Public services are causing Fatherlessness says charity boss

Public services are helping to cause fatherlessness in the UK according to the CEO of the Fatherhood Institute and former Deputy Children’s Commissioner for England.

According to Rob Williams – who will be a key speaker at the First National Conference for Men and Boys to be hosted in Brighton & Hove in November (click here details), public services are fostering a culture of fatherlessness in the UK by failing to engage with fathers.

He said:

David Cameron has identified fatherlessness as one root cause of the riots in August. He’s got a point – children who do not get support from their fathers are much more likely to get into trouble with the law in their teenage years and to misuse drugs and alcohol.

Public services communicate almost exclusively with mothers. They don’t even ask about the dads, let alone see it as their role to engage with him. We treat children as if they only have one parent thus fostering the very culture of fatherlessness we claim to abhor.

Who challenges GPs, schools, children’s centres and other family support services to have more than the mothers’ details on their registration forms? Nobody.

With the notable exception of the Child Support Agency, no publicly funded service will ever suggest to [separated fathers] that they have something to offer their children – in the CSA’s case, of course, that something being money. No-one asks fathers to stay involved. Quite the opposite – fathers are often the last people services look to when seeking to support a child.

Right now politicians might find it convenient to blame ‘fatherless’ families for social unrest but unless they change the system that pushes fathers away, it won’t be long before Ministers need to start pointing the finger at themselves.

To read Rob’s full statement on fatherlessness visit the Fatherhood Institute blog by clicking here.


About

Glen Poole is UK co-ordinator for International Men's Day, Director at the consultancy Helping Men and news editor of insideMAN magazine. Follow him on twitter @HelpingMen or find out more about his work at www.helpingmen.co.uk.

Posted in NEWS
3 comments on “Public services are causing Fatherlessness says charity boss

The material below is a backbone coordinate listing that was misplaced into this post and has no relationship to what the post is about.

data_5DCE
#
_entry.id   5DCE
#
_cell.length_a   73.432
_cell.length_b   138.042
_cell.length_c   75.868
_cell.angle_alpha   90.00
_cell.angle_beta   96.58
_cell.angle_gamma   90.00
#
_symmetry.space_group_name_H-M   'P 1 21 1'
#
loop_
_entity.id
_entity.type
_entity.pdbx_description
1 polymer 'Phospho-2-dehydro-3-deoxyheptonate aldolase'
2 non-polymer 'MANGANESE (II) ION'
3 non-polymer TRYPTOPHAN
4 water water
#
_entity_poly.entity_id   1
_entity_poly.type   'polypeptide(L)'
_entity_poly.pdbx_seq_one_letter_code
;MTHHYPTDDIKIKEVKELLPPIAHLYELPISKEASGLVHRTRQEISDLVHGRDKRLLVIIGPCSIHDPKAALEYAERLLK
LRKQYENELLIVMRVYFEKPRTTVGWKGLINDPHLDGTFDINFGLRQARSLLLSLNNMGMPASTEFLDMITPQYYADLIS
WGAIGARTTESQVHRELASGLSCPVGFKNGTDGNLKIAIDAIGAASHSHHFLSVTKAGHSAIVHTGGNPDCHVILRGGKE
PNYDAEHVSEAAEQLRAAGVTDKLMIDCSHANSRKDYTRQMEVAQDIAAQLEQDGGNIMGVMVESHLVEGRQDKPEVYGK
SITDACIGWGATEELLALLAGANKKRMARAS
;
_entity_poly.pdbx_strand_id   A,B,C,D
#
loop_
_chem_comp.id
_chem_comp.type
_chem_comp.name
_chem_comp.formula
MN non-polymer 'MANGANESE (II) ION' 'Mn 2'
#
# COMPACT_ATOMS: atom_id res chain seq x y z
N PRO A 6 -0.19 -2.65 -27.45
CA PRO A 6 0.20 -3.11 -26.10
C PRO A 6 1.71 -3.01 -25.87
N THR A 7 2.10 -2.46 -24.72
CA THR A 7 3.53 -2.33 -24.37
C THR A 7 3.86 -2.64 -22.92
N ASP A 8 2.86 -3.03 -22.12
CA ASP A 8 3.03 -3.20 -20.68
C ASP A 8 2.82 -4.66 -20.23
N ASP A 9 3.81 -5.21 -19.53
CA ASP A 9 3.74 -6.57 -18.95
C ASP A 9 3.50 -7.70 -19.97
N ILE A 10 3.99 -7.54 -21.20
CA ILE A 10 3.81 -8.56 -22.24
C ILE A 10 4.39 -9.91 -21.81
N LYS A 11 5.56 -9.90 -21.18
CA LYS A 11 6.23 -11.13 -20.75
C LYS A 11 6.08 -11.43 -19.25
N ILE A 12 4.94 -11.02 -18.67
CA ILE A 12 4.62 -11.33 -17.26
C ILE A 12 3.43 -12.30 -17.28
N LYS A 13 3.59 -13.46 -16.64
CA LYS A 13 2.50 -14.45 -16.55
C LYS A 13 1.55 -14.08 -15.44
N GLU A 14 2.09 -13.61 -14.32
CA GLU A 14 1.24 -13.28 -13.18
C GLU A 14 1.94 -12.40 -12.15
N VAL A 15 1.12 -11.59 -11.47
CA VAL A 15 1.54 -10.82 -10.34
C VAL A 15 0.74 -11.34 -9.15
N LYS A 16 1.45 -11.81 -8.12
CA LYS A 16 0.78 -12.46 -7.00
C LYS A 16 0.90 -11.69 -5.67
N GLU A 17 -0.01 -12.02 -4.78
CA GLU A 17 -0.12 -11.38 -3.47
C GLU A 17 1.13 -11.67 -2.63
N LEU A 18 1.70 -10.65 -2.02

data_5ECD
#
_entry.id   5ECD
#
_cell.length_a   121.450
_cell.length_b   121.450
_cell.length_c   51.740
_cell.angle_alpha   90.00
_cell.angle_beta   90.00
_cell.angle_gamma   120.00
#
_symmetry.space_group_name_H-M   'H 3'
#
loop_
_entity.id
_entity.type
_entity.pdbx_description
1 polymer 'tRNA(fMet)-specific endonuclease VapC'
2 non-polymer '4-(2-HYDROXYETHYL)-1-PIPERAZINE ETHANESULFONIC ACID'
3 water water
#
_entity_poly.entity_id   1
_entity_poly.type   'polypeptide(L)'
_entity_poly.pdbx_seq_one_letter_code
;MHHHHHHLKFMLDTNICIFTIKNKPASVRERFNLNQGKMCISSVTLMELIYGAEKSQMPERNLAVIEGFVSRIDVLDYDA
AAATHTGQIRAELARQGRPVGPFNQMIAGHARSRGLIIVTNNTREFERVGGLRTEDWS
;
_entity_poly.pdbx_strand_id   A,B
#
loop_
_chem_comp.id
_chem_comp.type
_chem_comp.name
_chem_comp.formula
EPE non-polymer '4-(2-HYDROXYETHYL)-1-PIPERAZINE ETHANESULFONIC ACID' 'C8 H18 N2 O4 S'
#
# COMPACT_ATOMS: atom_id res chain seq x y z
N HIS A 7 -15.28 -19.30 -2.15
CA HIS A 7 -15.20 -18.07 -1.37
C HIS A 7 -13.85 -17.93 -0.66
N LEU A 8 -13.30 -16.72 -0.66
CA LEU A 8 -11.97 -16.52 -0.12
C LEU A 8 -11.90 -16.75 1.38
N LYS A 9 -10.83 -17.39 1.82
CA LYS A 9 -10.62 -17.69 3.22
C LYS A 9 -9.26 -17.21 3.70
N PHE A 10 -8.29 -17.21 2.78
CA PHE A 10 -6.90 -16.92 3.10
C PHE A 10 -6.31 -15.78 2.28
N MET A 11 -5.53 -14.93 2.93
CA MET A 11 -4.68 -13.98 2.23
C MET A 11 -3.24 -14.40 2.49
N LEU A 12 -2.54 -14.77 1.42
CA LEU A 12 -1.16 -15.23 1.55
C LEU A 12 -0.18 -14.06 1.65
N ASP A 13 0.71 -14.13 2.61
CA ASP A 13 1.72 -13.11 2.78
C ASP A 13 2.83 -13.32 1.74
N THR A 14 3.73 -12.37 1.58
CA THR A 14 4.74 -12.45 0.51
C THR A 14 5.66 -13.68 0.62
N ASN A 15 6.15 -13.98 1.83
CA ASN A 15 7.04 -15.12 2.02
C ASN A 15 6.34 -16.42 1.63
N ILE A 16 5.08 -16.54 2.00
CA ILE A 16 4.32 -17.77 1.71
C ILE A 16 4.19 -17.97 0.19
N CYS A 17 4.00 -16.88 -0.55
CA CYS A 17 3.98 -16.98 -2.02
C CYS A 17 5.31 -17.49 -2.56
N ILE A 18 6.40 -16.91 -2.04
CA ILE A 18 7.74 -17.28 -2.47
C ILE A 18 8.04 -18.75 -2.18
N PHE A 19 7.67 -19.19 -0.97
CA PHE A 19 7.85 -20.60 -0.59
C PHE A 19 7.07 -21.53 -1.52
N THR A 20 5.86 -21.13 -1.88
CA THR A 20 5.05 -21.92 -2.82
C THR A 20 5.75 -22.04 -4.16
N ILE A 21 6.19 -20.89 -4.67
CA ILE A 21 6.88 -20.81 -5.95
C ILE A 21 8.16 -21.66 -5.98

1. Nick Woodall says:

    I think the critical phrase in Rob’s article is ‘at the time of separation most men fully intend to play their part as a non-resident parent.’ I believe that this shows a lack of appreciation of the issues that fathers face when families separate and a failure to understand the policy framework in which fathers are attempting to maintain meaningful relationships with their children.

    I think the first question that I would ask Rob is, what is a ‘non resident parent’, how do you become one, and what happens to fathers who are labelled as such? In my many years of experience, men don’t want to play their part a ‘non-resident parents’; they just want to remain as ‘dad’.

    It is the point at which we divide parents into ‘parent with care’ and ‘non resident parent’ that is the point at which we begin the support of one and the vilification of the other. Located in these labels, and the status that they confer, is the very essence of the discrimination that (mostly) fathers face after separation.

    I’m surprised that the Fatherhood Institute who has promoted equal parenting, both before and after separation, should now wish to consign fathers to the role of ‘non resident (read ‘second class’) parent’.

    The status ‘non resident parent’ is one that is conferred on fathers – it is not one that they choose – and it leads to a lifetime of being judged, mistrusted, vilified and discriminated against. It is the opposite of ‘single parent’.

    It is the very status of ‘non resident parent’ and the policies that lie behind it that so often is the cause of fathers being excluded from their children’s lives. As long as we continue to allow this to remain the case, we will continue a situation where one parent is supported and the other is dismissed – the terminology and the discrimination go hand in hand.

    At the Centre for Separated Families, we have spent more than a decade trying to change legislation, policy and practice in order that parents are not given the status of good and bad parent and so that dads can continue to be dads without being told how they may be allowed to do that.

    Nick Woodall
    The Centre for Separated Families

    • glenpoole says:

      Thanks for that Nick as a separated dad with shared residence I heartily agree that no dad wants the label ‘non-resident parent’ – they just want to be ‘dad’ and be recognized, respected and supported in that role – Regards – Glen PS: Do you know if you guys will be at the conference to join in the debate on 1st November?

  2. Nick Woodall says:

    Thanks, Glen. We’re certainly doing everything we can to be there. Hope to see you soon!

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